Just a tiny error, as far as I can see. Your substrings are incorrect. This can be seen by comparing the result from a 'which(df$bits="0000100001000100")' with a number of observed unique values, which can be seen in ArcGIS when colouring the tif-file by unique values. 00001000 01000100 = 2116, and there are 3891233 of that number in both ArcGIS and R. This ...


5

I think you're misunderstanding the bit packing in the QA flags as your example with 32 is incorrect. 32 is 00100000 in binary so can only mean bad data in the 6th input (bits are numbered from right to left). As another example, 11 is 0001011 in binary, so means there was bad data in the 1st, 2nd and 4th inputs. The quality flags for MOD44B are: Bit Input ...


5

As mentioned in the files metadata, the modis source data has a scale factor of 0.02. QGIS applies it on-the-fly. But the reprojection with gdalwarp destroys the scale factor information, hence the result is unscaled. You have to apply it manually to get the correct results.


5

It represent from January 1st to January 16th. Here you got some information: From Agricultural and Forest Meteorology 161 (2012) 15–25 The day of year (DOY) for each MODIS image represents the first day of the period of the 8- or 16-day composite. The day during the composite period when the best observation is recorded is called the day of pixel ...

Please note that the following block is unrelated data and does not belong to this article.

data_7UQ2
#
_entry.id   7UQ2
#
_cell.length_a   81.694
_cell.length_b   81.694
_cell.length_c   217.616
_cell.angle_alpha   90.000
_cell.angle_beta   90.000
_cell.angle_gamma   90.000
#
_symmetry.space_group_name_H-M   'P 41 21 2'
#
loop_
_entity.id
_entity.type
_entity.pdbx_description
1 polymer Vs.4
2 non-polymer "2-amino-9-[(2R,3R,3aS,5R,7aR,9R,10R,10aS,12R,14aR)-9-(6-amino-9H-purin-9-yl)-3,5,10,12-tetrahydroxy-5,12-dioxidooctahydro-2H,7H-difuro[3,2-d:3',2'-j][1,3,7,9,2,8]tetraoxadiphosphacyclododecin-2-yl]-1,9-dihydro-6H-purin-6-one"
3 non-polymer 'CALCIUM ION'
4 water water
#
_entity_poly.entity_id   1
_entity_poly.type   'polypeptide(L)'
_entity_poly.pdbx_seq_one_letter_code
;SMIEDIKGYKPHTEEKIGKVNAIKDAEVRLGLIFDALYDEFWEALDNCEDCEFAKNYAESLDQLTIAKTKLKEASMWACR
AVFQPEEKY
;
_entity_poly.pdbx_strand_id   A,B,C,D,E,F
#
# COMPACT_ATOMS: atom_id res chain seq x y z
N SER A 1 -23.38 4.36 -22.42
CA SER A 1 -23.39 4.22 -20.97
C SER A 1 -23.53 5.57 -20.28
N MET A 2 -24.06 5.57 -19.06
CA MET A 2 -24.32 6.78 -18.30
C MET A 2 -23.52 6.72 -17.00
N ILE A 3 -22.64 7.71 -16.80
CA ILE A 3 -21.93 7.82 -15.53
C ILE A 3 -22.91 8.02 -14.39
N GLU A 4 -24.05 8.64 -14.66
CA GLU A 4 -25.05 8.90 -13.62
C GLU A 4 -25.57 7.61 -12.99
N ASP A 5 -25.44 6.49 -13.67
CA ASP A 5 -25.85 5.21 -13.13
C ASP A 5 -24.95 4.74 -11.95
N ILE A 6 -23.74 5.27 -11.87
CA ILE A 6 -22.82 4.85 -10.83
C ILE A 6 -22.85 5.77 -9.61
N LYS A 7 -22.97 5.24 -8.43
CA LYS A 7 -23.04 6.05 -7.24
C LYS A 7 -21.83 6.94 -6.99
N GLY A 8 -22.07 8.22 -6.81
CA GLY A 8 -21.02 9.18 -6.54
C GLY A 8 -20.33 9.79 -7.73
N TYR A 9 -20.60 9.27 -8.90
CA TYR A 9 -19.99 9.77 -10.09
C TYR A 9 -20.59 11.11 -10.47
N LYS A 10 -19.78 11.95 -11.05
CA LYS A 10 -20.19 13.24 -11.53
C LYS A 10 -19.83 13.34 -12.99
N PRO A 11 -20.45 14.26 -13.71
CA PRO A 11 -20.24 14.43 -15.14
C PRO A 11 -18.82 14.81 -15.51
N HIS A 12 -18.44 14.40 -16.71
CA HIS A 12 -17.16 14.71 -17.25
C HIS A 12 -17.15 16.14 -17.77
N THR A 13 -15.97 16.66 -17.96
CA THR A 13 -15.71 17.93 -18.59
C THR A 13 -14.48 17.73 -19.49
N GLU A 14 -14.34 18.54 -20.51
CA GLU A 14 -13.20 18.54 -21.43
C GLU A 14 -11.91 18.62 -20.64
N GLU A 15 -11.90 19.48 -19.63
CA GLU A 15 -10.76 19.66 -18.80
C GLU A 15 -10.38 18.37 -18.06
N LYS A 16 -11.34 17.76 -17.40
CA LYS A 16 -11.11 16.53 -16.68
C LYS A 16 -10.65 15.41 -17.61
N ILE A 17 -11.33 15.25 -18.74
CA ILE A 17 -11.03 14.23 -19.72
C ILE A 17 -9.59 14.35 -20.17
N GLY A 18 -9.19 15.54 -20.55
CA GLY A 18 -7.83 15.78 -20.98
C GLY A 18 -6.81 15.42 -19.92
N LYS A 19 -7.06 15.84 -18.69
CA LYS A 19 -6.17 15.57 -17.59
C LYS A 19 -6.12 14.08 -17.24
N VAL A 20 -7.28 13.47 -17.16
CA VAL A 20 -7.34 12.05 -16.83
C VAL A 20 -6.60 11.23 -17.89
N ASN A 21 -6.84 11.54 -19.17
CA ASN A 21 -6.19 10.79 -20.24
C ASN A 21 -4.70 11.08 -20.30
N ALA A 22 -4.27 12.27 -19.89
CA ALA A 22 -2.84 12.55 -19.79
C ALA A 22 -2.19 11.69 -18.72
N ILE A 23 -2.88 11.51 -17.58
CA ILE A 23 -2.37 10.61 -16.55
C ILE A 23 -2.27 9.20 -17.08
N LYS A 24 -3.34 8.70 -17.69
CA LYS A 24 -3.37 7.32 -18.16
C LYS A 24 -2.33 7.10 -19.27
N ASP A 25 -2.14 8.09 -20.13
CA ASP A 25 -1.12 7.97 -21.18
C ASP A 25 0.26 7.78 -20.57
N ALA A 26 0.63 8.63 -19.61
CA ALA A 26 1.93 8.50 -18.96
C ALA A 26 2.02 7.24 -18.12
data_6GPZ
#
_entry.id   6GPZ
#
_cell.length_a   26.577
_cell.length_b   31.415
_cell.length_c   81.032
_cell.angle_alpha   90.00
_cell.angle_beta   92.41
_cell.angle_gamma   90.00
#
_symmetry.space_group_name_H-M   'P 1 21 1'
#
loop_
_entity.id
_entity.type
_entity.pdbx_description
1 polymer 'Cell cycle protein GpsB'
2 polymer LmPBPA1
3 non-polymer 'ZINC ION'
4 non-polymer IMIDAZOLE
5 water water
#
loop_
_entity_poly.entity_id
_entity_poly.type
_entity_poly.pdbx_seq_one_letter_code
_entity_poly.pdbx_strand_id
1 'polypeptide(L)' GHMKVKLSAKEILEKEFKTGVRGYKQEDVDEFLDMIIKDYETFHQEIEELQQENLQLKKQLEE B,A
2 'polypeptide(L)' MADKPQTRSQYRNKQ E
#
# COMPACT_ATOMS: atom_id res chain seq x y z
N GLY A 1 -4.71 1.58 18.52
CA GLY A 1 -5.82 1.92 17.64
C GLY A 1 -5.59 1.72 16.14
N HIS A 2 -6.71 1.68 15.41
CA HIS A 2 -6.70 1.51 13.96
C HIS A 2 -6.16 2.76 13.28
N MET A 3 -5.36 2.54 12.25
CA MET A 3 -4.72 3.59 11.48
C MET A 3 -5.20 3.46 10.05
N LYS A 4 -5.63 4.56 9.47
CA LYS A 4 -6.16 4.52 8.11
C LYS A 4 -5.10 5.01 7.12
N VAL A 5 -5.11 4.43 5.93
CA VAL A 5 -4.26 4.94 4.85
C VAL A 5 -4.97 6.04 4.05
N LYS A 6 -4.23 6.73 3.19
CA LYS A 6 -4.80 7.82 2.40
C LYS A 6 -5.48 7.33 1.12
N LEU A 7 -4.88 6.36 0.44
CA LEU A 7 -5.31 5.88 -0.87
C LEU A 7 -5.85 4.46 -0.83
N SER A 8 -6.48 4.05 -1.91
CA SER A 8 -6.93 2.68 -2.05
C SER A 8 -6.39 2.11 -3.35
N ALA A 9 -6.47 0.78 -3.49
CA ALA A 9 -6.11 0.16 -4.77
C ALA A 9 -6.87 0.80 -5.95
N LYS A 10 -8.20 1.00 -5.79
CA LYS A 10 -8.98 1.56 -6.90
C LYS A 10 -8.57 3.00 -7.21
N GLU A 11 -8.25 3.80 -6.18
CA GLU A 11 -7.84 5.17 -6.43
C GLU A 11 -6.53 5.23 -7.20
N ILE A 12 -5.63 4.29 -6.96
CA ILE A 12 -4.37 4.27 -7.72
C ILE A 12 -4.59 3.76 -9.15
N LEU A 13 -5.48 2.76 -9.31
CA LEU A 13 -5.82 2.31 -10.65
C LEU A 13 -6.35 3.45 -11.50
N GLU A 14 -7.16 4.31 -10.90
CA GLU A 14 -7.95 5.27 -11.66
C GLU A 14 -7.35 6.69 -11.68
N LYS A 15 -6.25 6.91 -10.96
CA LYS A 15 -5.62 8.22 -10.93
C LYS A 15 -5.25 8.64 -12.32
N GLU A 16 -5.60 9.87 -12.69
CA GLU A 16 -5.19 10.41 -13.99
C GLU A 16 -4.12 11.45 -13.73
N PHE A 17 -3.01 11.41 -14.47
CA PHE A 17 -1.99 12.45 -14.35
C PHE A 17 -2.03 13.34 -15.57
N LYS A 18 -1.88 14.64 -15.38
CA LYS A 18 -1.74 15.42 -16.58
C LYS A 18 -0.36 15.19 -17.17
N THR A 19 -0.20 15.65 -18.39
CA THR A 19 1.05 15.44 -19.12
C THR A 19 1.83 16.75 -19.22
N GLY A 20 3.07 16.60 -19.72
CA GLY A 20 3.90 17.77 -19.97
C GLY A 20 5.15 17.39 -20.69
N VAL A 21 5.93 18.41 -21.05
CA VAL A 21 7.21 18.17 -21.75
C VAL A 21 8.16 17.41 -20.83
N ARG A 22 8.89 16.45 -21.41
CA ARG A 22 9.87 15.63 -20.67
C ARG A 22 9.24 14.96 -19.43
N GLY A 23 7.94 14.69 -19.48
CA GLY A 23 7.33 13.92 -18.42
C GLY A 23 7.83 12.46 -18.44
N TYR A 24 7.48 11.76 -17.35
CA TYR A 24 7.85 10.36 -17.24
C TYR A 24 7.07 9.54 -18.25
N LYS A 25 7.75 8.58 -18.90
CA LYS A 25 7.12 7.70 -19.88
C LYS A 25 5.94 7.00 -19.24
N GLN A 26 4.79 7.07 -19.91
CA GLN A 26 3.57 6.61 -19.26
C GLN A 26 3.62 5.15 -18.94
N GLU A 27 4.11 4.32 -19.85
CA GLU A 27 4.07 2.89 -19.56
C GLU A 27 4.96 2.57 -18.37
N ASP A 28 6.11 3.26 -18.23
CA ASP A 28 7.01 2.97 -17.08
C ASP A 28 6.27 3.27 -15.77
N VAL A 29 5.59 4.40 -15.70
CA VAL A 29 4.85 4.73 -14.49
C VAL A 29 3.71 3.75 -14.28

5

My guess is you are trying to combine the two 16-day composites into a synthethic 8-day composite containing data from both Aqua and Terra (as has been proposed in many research papers). You can do this by simply merging both collections and then sorting according to the central acquisition date. https://code.earthengine.google.com/...


5

MODIS data is produced and distributed as a large number of products, and occasionally it can happen that the same product is produced by various agencies, or even tools available from one single data archive, in different data formats, projections, subsetted versions, gridded & swath etc. So it is customary to refer to a particular product, the source ...